Calling the press release issued Monday "bizarre," David Moffitt, one of Aceval's attorneys, tells News Hits he thinks Worthy's statement is a "whitewash."

As we noted in our original story, other options were available to prosecutor and judge. One would have been to declare a mistrial. Waterstone could also have put a stop to any improper questions from the defense by citing them for contempt and issuing fines or putting them in jail. To allow tainted testimony to go before a jury uncorrected, University of Michigan law school professor Bridget McCormack told us back in May, is "outrageous." She said at the time the matter warranted investigation by a special prosecutor.

Worthy wasn't available for comment after issuing her statement, which is too bad, because she carefully avoids addressing the central issue. Plants may, as Worthy claims, have instructed her witnesses to tell the truth. But, according to the unsealed transcripts of her secret meetings with Judge Waterstone, Plants herself admits perjury was committed, and both judge and prosecutor decided to let that testimony stand uncorrected.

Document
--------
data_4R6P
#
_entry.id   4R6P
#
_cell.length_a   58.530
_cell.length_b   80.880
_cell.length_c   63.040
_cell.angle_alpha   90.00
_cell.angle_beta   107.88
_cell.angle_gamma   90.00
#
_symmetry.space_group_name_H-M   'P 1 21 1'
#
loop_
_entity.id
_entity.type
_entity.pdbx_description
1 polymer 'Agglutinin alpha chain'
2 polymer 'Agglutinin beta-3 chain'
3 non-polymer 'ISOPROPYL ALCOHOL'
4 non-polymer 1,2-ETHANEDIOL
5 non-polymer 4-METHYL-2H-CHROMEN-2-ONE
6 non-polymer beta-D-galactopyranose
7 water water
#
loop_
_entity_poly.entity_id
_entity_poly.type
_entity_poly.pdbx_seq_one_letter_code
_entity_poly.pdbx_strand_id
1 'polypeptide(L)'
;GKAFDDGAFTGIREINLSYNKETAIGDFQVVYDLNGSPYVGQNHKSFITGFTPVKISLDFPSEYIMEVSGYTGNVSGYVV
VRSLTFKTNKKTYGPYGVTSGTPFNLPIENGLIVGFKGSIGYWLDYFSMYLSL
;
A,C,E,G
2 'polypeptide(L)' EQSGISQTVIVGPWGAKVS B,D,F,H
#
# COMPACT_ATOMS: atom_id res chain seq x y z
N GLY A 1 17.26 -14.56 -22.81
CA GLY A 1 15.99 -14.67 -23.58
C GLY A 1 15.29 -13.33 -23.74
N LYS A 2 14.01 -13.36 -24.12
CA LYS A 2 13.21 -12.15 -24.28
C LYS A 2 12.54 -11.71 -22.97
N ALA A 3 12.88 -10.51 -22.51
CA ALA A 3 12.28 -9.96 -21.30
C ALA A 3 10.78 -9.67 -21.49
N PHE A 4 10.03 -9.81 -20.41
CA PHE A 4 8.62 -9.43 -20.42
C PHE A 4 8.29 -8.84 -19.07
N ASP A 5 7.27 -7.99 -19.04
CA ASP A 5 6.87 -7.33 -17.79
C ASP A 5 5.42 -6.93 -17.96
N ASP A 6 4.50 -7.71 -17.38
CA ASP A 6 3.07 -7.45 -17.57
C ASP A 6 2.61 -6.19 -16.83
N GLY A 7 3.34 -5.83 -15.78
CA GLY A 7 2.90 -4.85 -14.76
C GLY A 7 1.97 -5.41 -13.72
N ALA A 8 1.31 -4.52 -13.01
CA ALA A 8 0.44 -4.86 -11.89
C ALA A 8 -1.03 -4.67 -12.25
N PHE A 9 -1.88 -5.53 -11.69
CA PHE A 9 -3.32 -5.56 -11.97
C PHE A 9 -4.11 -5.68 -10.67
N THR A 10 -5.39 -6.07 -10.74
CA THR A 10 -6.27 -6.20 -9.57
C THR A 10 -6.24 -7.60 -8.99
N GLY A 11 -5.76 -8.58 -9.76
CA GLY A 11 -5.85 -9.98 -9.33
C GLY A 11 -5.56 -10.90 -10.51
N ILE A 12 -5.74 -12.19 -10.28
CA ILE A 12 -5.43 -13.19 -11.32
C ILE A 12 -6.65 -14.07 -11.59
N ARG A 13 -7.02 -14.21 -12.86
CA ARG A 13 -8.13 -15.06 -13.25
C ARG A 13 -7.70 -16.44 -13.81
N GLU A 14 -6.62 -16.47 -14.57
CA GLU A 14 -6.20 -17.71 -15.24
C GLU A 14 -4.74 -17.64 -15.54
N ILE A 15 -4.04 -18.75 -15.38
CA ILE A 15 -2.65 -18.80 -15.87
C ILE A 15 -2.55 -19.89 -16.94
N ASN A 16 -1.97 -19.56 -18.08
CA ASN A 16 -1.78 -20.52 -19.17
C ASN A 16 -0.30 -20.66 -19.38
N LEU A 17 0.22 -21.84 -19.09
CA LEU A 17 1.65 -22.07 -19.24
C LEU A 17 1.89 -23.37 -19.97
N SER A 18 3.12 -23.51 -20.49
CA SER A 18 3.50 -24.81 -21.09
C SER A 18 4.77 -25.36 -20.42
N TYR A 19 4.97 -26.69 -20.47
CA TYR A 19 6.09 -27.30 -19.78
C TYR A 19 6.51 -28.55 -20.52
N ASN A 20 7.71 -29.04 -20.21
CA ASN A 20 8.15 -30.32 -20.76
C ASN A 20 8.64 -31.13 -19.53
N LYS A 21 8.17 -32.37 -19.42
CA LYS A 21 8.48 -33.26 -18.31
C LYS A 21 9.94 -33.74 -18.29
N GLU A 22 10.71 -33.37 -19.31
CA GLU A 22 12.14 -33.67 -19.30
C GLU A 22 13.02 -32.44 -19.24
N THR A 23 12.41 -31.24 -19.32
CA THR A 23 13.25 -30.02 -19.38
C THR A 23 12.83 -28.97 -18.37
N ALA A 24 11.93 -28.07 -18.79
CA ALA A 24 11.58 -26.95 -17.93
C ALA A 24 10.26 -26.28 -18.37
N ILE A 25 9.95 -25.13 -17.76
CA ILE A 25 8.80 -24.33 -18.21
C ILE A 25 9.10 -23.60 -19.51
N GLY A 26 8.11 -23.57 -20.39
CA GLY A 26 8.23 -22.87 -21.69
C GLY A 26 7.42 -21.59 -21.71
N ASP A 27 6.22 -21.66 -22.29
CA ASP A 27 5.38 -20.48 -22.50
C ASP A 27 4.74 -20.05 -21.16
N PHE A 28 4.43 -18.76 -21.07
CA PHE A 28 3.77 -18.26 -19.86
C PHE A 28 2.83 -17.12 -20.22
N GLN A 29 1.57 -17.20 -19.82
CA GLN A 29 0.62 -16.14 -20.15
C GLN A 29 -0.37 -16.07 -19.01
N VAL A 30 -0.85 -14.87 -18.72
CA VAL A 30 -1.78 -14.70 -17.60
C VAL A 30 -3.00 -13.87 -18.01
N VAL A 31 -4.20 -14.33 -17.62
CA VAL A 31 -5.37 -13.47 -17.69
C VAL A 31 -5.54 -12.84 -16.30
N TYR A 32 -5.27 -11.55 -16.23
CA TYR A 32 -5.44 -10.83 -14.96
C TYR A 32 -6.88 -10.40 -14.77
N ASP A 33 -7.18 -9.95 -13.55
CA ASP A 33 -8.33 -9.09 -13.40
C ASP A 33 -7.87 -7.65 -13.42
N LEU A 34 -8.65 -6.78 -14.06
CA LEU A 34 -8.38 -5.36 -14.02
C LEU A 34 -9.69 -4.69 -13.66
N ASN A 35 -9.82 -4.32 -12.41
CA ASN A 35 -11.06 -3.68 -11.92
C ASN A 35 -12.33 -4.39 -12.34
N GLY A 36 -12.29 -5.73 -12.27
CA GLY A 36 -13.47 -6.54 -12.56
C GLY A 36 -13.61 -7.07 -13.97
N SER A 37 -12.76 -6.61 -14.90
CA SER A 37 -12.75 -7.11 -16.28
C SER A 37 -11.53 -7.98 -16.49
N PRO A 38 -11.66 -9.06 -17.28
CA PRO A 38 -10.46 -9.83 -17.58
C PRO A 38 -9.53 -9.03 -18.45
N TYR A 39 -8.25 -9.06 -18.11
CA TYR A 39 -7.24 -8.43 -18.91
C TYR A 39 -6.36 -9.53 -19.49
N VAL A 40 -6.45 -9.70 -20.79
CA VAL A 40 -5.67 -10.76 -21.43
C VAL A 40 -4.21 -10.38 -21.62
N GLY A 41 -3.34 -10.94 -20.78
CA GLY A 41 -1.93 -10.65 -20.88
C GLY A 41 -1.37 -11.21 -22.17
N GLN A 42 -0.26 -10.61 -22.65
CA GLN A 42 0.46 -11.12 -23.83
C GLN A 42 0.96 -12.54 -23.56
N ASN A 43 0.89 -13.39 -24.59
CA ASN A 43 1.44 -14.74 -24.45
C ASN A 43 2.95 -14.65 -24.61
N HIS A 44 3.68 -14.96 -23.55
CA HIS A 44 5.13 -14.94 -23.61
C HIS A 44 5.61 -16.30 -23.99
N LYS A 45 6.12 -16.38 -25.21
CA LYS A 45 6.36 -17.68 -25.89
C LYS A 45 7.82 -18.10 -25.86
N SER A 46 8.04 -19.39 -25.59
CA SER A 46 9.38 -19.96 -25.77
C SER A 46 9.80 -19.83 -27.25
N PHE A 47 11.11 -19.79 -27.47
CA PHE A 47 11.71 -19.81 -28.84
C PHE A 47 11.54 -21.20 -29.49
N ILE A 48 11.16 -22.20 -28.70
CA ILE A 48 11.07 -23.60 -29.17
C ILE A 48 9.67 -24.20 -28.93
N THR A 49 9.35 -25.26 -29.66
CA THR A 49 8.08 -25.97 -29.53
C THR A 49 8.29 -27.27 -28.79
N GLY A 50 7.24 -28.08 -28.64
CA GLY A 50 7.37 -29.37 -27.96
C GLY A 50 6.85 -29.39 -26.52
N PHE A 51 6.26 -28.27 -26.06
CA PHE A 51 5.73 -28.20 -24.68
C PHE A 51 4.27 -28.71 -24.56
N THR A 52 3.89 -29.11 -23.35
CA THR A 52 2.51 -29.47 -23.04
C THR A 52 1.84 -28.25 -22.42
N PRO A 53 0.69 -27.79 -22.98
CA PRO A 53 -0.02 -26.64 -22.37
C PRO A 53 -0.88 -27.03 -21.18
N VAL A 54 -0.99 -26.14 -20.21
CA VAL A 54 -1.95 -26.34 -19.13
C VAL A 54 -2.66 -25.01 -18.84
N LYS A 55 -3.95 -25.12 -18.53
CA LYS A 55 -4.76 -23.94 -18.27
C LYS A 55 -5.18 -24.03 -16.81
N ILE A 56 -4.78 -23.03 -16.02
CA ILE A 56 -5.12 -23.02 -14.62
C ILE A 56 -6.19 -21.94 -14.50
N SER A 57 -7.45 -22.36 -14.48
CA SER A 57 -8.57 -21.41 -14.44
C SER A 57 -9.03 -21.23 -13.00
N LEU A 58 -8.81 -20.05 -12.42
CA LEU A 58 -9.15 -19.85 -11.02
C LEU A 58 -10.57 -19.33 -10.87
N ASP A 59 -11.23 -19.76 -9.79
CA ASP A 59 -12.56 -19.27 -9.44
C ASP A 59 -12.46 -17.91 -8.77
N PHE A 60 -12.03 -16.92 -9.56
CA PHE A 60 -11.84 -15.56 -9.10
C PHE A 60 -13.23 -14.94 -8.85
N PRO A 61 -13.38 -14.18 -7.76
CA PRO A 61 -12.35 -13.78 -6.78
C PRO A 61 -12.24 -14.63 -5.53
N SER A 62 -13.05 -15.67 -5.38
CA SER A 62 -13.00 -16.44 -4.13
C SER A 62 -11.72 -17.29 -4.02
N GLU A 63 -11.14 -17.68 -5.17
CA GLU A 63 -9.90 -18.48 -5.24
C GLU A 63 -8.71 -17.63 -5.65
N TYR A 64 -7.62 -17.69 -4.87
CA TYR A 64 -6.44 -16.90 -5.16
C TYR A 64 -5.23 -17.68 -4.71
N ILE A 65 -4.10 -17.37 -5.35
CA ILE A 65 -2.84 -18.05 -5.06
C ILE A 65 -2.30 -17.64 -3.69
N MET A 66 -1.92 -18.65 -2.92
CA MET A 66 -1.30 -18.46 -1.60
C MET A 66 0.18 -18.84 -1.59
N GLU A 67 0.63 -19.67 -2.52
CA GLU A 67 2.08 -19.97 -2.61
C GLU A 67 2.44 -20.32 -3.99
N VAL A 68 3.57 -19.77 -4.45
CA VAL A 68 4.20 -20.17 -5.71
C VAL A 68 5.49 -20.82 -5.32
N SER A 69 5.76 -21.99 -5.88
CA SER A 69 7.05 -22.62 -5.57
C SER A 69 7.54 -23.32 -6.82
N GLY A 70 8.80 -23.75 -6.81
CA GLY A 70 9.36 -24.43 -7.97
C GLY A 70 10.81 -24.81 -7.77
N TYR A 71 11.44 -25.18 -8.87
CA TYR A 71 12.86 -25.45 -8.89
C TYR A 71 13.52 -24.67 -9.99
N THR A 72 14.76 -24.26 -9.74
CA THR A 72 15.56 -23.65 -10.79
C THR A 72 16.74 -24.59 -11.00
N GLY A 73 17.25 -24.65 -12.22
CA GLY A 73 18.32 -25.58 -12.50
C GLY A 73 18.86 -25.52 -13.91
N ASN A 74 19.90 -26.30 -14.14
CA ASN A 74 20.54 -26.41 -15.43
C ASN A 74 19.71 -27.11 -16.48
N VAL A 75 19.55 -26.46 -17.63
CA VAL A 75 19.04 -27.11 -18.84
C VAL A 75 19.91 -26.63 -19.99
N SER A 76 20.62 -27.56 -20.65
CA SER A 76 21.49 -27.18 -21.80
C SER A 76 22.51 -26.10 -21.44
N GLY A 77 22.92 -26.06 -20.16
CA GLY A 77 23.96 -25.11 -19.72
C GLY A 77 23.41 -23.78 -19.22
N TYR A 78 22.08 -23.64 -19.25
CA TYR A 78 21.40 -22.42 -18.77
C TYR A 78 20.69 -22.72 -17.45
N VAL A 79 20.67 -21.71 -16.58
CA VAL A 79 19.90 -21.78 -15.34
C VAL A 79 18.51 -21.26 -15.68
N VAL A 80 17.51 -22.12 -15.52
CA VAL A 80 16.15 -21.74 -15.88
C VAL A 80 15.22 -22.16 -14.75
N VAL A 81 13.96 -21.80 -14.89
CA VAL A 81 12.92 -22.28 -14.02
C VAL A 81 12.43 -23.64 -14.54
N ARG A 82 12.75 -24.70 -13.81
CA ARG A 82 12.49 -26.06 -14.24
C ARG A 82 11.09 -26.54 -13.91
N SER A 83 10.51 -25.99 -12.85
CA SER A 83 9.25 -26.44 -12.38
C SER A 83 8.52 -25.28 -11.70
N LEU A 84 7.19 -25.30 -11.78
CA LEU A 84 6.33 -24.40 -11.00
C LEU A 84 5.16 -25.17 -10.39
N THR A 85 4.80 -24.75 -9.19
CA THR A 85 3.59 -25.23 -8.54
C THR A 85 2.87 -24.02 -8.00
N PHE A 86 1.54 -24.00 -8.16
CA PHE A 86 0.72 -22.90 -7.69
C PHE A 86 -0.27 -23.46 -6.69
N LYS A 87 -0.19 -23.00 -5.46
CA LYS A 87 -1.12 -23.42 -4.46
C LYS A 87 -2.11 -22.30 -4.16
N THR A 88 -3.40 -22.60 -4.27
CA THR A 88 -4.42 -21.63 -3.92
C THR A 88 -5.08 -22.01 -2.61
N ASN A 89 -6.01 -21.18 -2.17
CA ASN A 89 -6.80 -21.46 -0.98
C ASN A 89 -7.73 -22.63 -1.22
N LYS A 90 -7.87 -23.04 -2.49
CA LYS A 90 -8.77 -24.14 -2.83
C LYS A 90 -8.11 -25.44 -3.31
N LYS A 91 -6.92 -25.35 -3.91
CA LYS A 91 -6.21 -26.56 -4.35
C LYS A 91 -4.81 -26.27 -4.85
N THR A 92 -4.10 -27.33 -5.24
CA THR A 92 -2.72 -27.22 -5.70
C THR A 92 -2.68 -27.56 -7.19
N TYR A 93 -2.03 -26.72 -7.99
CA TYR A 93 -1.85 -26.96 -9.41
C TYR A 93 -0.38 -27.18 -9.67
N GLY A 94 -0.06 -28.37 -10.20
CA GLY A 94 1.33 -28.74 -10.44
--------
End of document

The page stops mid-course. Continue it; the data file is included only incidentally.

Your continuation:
Worthy needs to address that issue explicitly. So does Michigan Attorney General Mike Cox.

In an April letter to the Michigan Attorney General's Office, Moffitt framed the situation this way:

"It is understood that the overwhelming number of prosecutors and judges are conscientious and earnest public servants, and no aspersion is meant to be cast upon the many WCPO [Wayne County Prosecutor's Office] prosecutors that were not involved and that work daily to protect our society. It is further recognized that even the involved individuals may have acted, however misguidedly, in the belief that their wrongful means were justified by justifiable ends."

But breaking the law to convict a suspected criminal — no matter how heinous the crime — can never be justified. To bolster that argument, Moffitt cites an opinion handed down in the 2004 case U.S. vs. Karim Koubriti, which involved a metro Detroit man accused of assisting Middle Eastern terrorists. His conviction was overturned after a Justice Department investigation indicated that a prosecutor in the case had withheld critical information from defense attorneys. That prosecutor now faces obstruction of justice charges that could put him in prison for up to 30 years.

In the Koubriti case, U.S. District Court Judge Gerald Rosen issued an opinion stating: "Although prosecutors and others entrusted with safeguarding us through the legal system clearly must be innovative and think outside the conventional envelope in enforcing the law and prosecuting terrorists, they must not act outside the Constitution."

Judges and prosecutors and cops swear to uphold the law. Our legal system is based on the belief they will do just that. If they don't, and are allowed to get away with it, the compact that holds things together falls apart. Which is why prosecution is essential if they appear to have committed a crime, just like any other alleged felon.

Otherwise, what is the deterrent?

News Hits is edited by Curt Guyette. Contact him at 313-202-8004 or NewsHits@metrotimes.com